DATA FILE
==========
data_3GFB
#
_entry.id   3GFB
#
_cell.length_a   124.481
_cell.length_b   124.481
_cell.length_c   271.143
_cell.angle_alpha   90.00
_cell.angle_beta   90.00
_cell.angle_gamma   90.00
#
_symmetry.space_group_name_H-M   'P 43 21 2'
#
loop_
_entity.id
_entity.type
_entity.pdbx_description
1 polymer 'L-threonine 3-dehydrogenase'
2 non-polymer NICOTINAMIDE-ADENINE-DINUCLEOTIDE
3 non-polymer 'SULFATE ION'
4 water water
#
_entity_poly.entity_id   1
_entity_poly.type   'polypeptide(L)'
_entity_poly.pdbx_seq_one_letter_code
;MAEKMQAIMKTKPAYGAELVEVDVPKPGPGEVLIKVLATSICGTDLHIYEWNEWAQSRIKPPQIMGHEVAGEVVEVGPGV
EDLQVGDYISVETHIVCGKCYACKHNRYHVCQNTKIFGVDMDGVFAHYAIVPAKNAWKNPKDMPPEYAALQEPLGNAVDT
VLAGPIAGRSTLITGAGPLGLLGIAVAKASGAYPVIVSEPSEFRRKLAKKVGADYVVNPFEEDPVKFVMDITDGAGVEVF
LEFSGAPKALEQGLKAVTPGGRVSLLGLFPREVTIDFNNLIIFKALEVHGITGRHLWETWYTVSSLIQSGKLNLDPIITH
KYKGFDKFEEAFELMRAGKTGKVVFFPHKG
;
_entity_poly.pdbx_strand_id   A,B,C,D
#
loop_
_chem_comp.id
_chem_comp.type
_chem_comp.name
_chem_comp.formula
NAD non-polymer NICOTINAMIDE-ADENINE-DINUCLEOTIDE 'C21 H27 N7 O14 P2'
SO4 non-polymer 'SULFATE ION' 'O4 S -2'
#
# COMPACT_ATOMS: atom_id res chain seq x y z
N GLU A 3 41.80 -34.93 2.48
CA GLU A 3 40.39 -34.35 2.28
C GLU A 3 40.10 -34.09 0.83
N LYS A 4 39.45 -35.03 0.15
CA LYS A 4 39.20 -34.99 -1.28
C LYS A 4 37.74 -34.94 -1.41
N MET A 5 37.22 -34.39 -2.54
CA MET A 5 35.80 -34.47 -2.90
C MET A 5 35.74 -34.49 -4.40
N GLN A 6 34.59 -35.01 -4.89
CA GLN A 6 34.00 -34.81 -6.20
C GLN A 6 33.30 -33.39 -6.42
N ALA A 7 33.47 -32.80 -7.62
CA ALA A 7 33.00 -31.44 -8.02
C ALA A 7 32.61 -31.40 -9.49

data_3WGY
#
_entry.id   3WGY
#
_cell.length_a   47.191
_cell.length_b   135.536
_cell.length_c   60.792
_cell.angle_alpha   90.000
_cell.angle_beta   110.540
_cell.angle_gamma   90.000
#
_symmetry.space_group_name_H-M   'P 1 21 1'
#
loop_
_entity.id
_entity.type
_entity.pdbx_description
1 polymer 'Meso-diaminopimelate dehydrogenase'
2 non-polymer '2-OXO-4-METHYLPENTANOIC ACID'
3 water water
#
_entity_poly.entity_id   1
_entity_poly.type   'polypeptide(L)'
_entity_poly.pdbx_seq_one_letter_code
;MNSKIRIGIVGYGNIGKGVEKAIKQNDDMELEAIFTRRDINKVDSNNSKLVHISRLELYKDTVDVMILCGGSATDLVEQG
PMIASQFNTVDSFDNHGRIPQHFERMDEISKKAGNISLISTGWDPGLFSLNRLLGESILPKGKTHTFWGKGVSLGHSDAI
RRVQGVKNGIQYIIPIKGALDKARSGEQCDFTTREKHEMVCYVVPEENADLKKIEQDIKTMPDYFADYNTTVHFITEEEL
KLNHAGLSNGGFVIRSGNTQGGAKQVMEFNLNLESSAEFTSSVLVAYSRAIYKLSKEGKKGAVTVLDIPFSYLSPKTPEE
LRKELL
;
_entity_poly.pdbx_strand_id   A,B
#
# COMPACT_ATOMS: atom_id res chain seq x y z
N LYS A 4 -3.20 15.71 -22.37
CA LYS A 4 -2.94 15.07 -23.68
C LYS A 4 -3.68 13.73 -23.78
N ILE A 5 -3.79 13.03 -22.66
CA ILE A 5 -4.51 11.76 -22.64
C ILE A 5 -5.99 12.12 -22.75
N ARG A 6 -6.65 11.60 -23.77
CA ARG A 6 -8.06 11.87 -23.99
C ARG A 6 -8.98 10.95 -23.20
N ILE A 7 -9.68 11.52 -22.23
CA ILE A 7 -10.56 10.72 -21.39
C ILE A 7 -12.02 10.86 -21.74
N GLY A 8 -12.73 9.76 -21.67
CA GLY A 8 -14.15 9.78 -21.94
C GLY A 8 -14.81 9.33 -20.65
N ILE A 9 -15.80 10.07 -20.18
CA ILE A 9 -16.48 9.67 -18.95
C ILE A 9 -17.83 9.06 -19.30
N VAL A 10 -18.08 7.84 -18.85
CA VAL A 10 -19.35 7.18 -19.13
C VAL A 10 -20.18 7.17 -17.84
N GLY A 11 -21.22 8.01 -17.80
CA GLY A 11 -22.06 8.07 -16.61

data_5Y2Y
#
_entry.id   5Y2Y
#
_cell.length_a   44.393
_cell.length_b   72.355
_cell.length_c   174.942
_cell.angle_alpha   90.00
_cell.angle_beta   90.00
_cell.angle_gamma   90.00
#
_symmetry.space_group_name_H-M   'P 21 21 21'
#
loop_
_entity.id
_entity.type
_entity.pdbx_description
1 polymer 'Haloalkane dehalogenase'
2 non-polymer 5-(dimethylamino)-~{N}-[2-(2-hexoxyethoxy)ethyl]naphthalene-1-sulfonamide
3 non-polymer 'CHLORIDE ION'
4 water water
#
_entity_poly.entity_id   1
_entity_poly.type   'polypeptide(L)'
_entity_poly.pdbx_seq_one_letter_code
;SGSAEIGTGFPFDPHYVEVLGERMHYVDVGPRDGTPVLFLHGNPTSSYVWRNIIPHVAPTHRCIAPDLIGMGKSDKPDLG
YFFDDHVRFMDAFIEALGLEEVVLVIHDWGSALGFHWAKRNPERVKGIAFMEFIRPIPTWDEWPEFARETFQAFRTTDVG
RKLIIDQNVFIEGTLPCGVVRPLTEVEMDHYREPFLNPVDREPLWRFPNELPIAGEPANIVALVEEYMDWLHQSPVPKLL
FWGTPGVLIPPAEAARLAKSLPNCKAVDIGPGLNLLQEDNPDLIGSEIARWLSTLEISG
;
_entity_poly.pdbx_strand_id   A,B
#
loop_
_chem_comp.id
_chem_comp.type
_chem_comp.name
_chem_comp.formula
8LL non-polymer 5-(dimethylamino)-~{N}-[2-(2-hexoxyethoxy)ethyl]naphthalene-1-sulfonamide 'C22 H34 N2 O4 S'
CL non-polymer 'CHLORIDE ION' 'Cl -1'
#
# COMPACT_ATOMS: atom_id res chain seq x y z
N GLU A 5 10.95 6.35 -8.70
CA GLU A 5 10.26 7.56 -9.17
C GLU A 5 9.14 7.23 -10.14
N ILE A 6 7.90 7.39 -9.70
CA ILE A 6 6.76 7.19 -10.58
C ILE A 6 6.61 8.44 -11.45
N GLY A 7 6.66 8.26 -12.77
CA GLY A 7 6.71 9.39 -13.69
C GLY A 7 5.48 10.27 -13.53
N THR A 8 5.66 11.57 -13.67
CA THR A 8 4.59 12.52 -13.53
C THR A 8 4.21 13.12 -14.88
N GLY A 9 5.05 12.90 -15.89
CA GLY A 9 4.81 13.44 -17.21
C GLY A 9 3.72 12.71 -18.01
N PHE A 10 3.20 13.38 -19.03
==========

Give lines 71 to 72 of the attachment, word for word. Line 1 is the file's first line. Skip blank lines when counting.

loop_
_entity.id